snow and sunshine of the Alps.  That also is a mode, we need not say of
intoxication, but of insobriety.  Thus also a man walks in a strong
sunshine of the mind, and follows smiling, insubstantial meditations.
And whether he be really so clever or so strong as he supposes, in either
case he will enjoy his chimera while it lasts.

The influence of this giddy air displays itself in many secondary ways.
A certain sort of laboured pleasantry has already been recognised, and
may perhaps have been remarked in these papers, as a sort peculiar to
that climate.  People utter their judgments with a cannonade of
syllables; a big word is as good as a meal to them; and the turn of a
phrase goes further than humour or wisdom.  By the professional writer
many sad vicissitudes have to be undergone.  At first he cannot write at
all.  The heart, it appears, is unequal to the pressure of business, and
the brain, left without nourishment, goes into a mild decline.  Next,
some power of work returns to him, accompanied by jumping headaches.
Last, the spring is opened, and there pours at once from his pen a world
of blatant, hustling polysyllables, and talk so high as, in the old joke,
to be positively offensive in hot weather.  He writes it in good faith
and with a sense of inspiration; it is only when he comes to read what he
has written that surprise and disquiet seize upon his mind.  What is he
to do, poor man?  All his little fishes talk like whales.  This yeasty
inflation, this stiff and strutting architecture of the sentence has come
upon him while he slept; and it is not he, it is the Alps, who are to
blame.  He is not, perhaps, alone, which somewhat comforts him.  Nor is
the ill without a remedy.  Some day, when the spring returns, he shall go
down a little lower in this world, and remember quieter inflections and
more modest language.  But here, in the meantime, there seems to swim up
some outline of a new cerebral hygiene and a good time coming, when
experienced advisers shall send a man to the proper measured level for
the ode, the biography, or the religious tract; and a nook may be found
between the sea and Chimborazo, where Mr. Swinburne shall be able to
write more continently, and Mr. Browning somewhat slower.

Is it a return of youth, or is it a congestion of the brain?  It is a
sort of congestion, perhaps, that leads the invalid, when all goes well,
to face the new day with such a bubbling cheerfulness.  It is certainly
congestion that makes night hideous with visions, all the chambers of a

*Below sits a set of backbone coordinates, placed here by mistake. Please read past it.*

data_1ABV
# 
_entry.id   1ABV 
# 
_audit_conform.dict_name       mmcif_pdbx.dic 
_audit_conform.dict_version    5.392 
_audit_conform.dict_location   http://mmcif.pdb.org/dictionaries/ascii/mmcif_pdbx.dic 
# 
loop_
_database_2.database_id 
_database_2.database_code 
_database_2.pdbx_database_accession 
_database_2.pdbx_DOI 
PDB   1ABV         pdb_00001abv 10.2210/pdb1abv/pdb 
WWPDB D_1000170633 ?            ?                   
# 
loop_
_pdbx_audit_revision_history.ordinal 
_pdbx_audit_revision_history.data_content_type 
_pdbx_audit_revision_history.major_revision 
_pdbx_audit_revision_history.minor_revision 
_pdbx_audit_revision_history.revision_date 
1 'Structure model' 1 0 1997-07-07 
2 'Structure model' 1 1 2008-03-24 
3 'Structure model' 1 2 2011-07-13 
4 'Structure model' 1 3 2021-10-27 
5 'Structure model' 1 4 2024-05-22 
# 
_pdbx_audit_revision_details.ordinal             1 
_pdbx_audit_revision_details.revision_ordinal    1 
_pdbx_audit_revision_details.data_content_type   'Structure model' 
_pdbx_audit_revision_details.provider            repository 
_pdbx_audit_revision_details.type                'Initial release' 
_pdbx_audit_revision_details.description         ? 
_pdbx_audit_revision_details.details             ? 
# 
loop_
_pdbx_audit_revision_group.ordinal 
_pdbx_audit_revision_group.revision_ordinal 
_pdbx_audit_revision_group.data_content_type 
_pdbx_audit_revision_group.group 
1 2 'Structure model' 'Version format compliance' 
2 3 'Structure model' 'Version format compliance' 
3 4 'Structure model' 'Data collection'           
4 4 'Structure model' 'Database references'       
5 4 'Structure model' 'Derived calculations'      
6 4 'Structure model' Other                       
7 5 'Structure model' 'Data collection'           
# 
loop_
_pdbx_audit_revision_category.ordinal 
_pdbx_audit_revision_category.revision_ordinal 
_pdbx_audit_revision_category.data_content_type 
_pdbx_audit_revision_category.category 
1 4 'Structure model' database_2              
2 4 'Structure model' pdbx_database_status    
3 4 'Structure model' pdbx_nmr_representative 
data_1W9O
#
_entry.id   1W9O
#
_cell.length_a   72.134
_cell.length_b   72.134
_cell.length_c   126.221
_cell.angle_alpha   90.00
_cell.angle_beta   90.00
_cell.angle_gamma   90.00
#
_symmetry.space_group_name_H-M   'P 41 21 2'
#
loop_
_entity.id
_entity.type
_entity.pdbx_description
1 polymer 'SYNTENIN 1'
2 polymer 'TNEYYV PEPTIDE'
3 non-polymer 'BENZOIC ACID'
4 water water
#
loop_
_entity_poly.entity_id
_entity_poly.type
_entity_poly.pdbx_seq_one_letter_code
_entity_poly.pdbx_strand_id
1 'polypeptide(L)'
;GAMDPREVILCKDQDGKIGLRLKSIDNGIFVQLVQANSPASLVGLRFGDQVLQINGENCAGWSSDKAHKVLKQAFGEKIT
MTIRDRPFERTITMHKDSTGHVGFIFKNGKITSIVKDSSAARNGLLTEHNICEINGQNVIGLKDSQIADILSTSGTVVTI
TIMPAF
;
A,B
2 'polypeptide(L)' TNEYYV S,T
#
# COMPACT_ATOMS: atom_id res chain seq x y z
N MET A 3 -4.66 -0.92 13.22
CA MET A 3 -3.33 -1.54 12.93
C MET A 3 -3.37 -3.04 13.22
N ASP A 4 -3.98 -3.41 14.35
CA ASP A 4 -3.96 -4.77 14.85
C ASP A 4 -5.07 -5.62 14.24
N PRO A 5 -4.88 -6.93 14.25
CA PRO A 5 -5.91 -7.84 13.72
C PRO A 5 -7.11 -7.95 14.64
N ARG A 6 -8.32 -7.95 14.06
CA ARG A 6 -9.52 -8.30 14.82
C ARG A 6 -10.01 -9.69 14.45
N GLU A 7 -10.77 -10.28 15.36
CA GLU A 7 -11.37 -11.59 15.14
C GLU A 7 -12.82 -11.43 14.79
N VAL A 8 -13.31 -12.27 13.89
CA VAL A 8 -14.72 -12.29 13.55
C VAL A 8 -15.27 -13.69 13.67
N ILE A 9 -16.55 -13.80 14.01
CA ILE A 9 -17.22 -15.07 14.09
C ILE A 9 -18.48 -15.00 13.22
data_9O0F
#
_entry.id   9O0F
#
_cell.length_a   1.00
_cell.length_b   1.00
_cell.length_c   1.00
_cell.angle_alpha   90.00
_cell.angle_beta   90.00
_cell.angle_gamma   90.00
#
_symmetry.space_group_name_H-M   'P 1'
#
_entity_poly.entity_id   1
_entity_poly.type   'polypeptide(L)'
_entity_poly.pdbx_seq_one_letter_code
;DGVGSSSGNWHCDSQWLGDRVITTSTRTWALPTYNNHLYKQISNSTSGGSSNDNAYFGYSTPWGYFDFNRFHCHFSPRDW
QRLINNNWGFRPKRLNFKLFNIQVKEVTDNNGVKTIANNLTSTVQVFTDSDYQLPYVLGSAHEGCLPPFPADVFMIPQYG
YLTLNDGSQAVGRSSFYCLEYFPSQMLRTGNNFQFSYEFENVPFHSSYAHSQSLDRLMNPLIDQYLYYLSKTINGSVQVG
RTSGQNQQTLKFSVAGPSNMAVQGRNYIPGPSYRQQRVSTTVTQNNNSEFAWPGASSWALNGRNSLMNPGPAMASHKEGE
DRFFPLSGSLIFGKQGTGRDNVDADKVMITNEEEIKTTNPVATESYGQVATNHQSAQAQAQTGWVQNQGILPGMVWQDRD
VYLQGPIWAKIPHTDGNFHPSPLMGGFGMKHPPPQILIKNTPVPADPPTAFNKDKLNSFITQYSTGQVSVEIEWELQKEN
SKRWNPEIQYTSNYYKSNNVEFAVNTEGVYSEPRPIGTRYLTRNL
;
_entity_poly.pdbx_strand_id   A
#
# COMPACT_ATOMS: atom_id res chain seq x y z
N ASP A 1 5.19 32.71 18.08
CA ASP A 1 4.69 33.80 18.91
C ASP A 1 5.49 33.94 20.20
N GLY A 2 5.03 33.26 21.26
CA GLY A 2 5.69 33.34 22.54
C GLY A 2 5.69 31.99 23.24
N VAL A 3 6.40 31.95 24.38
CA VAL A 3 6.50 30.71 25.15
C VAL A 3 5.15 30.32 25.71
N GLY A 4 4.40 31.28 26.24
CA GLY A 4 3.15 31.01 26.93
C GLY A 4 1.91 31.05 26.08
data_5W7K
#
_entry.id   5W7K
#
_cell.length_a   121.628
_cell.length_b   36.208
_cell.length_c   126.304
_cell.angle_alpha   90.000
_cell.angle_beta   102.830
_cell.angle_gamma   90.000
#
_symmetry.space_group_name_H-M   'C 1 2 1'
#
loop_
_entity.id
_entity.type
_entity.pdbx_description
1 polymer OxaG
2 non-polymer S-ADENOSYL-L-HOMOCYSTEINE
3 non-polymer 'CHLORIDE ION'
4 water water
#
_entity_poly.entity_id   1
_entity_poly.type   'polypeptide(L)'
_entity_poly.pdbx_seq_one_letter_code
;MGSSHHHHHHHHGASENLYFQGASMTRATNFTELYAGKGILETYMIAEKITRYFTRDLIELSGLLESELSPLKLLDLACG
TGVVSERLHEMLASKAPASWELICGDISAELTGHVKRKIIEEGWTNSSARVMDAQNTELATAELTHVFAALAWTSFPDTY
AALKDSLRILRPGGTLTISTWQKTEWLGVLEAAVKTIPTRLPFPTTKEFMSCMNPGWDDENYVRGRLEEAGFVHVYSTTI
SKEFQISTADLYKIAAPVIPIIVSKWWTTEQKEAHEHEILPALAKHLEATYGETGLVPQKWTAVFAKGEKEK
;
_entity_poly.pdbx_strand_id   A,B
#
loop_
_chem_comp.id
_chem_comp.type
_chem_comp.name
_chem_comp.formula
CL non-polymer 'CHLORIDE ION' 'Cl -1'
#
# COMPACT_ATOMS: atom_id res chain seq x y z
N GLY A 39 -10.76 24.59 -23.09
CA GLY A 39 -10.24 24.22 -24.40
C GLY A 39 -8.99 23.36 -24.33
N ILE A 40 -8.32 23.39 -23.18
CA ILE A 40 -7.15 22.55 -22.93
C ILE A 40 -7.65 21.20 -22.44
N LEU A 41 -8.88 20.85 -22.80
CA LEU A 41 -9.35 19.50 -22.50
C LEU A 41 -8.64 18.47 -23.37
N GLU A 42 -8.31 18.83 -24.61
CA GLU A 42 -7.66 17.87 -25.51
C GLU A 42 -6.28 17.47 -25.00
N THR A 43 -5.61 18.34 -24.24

many-storeyed caravanserai, haunted with vociferous nightmares, and many
wakeful people come down late for breakfast in the morning.  Upon that
theory the cynic may explain the whole affair—exhilaration, nightmares,
pomp of tongue and all.  But, on the other hand, the peculiar blessedness
of boyhood may itself be but a symptom of the same complaint, for the two
effects are strangely similar; and the frame of mind of the invalid upon
the Alps is a sort of intermittent youth, with periods of lassitude.  The
fountain of Juventus does not play steadily in these parts; but there it
plays, and possibly nowhere else.



XIII.
ROADS
1873


No amateur will deny that he can find more pleasure in a single drawing,
over which he can sit a whole quiet forenoon, and so gradually study
himself into humour with the artist, than he can ever extract from the
dazzle and accumulation of incongruous impressions that send him, weary
and stupefied, out of some famous picture-gallery.  But what is thus
admitted with regard to art is not extended to the (so-called) natural
beauties no amount of excess in sublime mountain outline or the graces of
cultivated lowland can do anything, it is supposed, to weaken or degrade
the palate.  We are not at all sure, however, that moderation, and a
regimen tolerably austere, even in scenery, are not healthful and
strengthening to the taste; and that the best school for a lover of
nature is not to the found in one of those countries where there is no
stage effect—nothing salient or sudden,—but a quiet spirit of orderly and
harmonious beauty pervades all the details, so that we can patiently
attend to each of the little touches that strike in us, all of them
together, the subdued note of the landscape.  It is in scenery such as
this that we find ourselves in the right temper to seek out small
sequestered loveliness.  The constant recurrence of similar combinations
of colour and outline gradually forces upon us a sense of how the harmony
has been built up, and we become familiar with something of nature’s
mannerism.  This is the true pleasure of your ‘rural voluptuary,’—not to
remain awe-stricken before a Mount Chimborazo; not to sit deafened over
the big drum in the orchestra, but day by day to teach himself some new
beauty—to experience some new vague and tranquil sensation that has
before evaded him.  It is not the people who ‘have pined and hungered
after nature many a year, in the great city pent,’ as Coleridge said in
the poem that made Charles Lamb so much ashamed of himself; it is not
those who make the greatest progress in this intimacy with her, or who